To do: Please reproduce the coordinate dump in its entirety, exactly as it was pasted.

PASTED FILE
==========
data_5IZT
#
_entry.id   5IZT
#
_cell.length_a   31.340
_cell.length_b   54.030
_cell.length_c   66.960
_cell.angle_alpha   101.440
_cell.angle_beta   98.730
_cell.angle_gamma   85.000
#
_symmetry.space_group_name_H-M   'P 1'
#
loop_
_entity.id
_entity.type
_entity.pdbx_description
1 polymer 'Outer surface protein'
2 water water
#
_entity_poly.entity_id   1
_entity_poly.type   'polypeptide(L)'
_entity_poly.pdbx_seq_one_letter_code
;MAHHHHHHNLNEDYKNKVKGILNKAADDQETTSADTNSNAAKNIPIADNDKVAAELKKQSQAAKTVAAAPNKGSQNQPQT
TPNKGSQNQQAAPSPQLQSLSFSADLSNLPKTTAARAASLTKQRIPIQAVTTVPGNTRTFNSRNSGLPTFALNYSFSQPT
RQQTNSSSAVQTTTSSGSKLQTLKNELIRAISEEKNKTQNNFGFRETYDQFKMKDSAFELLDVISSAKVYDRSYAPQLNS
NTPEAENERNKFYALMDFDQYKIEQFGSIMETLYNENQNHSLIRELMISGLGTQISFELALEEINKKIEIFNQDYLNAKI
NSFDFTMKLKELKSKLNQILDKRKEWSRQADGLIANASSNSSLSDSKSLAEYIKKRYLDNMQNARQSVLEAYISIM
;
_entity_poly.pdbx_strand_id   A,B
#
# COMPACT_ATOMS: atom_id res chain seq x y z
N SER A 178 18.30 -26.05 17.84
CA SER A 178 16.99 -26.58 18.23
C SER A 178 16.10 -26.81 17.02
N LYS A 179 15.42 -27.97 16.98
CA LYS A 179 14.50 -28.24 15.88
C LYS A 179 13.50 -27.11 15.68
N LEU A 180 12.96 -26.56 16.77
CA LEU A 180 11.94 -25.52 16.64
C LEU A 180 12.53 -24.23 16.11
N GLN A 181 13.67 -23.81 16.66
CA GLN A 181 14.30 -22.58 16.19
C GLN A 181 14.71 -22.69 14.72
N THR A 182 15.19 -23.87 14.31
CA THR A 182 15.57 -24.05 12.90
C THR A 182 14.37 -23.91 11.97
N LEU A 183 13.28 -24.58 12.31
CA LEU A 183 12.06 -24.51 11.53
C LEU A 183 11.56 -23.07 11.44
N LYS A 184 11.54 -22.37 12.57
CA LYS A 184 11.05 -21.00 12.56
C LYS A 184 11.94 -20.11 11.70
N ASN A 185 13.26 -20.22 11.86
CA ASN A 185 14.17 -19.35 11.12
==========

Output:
data_5IZT
#
_entry.id   5IZT
#
_cell.length_a   31.340
_cell.length_b   54.030
_cell.length_c   66.960
_cell.angle_alpha   101.440
_cell.angle_beta   98.730
_cell.angle_gamma   85.000
#
_symmetry.space_group_name_H-M   'P 1'
#
loop_
_entity.id
_entity.type
_entity.pdbx_description
1 polymer 'Outer surface protein'
2 water water
#
_entity_poly.entity_id   1
_entity_poly.type   'polypeptide(L)'
_entity_poly.pdbx_seq_one_letter_code
;MAHHHHHHNLNEDYKNKVKGILNKAADDQETTSADTNSNAAKNIPIADNDKVAAELKKQSQAAKTVAAAPNKGSQNQPQT
TPNKGSQNQQAAPSPQLQSLSFSADLSNLPKTTAARAASLTKQRIPIQAVTTVPGNTRTFNSRNSGLPTFALNYSFSQPT
RQQTNSSSAVQTTTSSGSKLQTLKNELIRAISEEKNKTQNNFGFRETYDQFKMKDSAFELLDVISSAKVYDRSYAPQLNS
NTPEAENERNKFYALMDFDQYKIEQFGSIMETLYNENQNHSLIRELMISGLGTQISFELALEEINKKIEIFNQDYLNAKI
NSFDFTMKLKELKSKLNQILDKRKEWSRQADGLIANASSNSSLSDSKSLAEYIKKRYLDNMQNARQSVLEAYISIM
;
_entity_poly.pdbx_strand_id   A,B
#
# COMPACT_ATOMS: atom_id res chain seq x y z
N SER A 178 18.30 -26.05 17.84
CA SER A 178 16.99 -26.58 18.23
C SER A 178 16.10 -26.81 17.02
N LYS A 179 15.42 -27.97 16.98
CA LYS A 179 14.50 -28.24 15.88
C LYS A 179 13.50 -27.11 15.68
N LEU A 180 12.96 -26.56 16.77
CA LEU A 180 11.94 -25.52 16.64
C LEU A 180 12.53 -24.23 16.11
N GLN A 181 13.67 -23.81 16.66
CA GLN A 181 14.30 -22.58 16.19
C GLN A 181 14.71 -22.69 14.72
N THR A 182 15.19 -23.87 14.31
CA THR A 182 15.57 -24.05 12.90
C THR A 182 14.37 -23.91 11.97
N LEU A 183 13.28 -24.58 12.31
CA LEU A 183 12.06 -24.51 11.53
C LEU A 183 11.56 -23.07 11.44
N LYS A 184 11.54 -22.37 12.57
CA LYS A 184 11.05 -21.00 12.56
C LYS A 184 11.94 -20.11 11.70
N ASN A 185 13.26 -20.22 11.86
CA ASN A 185 14.17 -19.35 11.12